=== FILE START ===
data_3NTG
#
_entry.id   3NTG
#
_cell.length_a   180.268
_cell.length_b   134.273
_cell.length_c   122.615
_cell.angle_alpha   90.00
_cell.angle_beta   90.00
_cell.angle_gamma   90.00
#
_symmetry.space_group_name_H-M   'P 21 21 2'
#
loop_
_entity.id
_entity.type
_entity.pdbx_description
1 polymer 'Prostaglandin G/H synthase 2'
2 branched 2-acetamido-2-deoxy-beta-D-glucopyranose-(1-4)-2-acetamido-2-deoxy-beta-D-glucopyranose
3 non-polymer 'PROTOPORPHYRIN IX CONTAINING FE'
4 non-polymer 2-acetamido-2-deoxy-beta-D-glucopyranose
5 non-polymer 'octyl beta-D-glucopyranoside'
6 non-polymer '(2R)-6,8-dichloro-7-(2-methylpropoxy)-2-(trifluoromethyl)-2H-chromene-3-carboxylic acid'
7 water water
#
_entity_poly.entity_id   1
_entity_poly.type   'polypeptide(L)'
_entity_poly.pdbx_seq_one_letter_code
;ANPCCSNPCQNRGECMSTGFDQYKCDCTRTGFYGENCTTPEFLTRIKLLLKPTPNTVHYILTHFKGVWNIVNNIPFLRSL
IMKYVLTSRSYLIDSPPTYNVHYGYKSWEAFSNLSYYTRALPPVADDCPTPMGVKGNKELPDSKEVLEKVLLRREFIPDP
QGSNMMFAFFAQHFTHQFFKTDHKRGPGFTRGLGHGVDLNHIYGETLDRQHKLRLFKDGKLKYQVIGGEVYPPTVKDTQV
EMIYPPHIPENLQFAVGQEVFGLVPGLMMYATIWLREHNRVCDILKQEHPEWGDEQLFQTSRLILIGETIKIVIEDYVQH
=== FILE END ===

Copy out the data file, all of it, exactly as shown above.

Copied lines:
data_3NTG
#
_entry.id   3NTG
#
_cell.length_a   180.268
_cell.length_b   134.273
_cell.length_c   122.615
_cell.angle_alpha   90.00
_cell.angle_beta   90.00
_cell.angle_gamma   90.00
#
_symmetry.space_group_name_H-M   'P 21 21 2'
#
loop_
_entity.id
_entity.type
_entity.pdbx_description
1 polymer 'Prostaglandin G/H synthase 2'
2 branched 2-acetamido-2-deoxy-beta-D-glucopyranose-(1-4)-2-acetamido-2-deoxy-beta-D-glucopyranose
3 non-polymer 'PROTOPORPHYRIN IX CONTAINING FE'
4 non-polymer 2-acetamido-2-deoxy-beta-D-glucopyranose
5 non-polymer 'octyl beta-D-glucopyranoside'
6 non-polymer '(2R)-6,8-dichloro-7-(2-methylpropoxy)-2-(trifluoromethyl)-2H-chromene-3-carboxylic acid'
7 water water
#
_entity_poly.entity_id   1
_entity_poly.type   'polypeptide(L)'
_entity_poly.pdbx_seq_one_letter_code
;ANPCCSNPCQNRGECMSTGFDQYKCDCTRTGFYGENCTTPEFLTRIKLLLKPTPNTVHYILTHFKGVWNIVNNIPFLRSL
IMKYVLTSRSYLIDSPPTYNVHYGYKSWEAFSNLSYYTRALPPVADDCPTPMGVKGNKELPDSKEVLEKVLLRREFIPDP
QGSNMMFAFFAQHFTHQFFKTDHKRGPGFTRGLGHGVDLNHIYGETLDRQHKLRLFKDGKLKYQVIGGEVYPPTVKDTQV
EMIYPPHIPENLQFAVGQEVFGLVPGLMMYATIWLREHNRVCDILKQEHPEWGDEQLFQTSRLILIGETIKIVIEDYVQH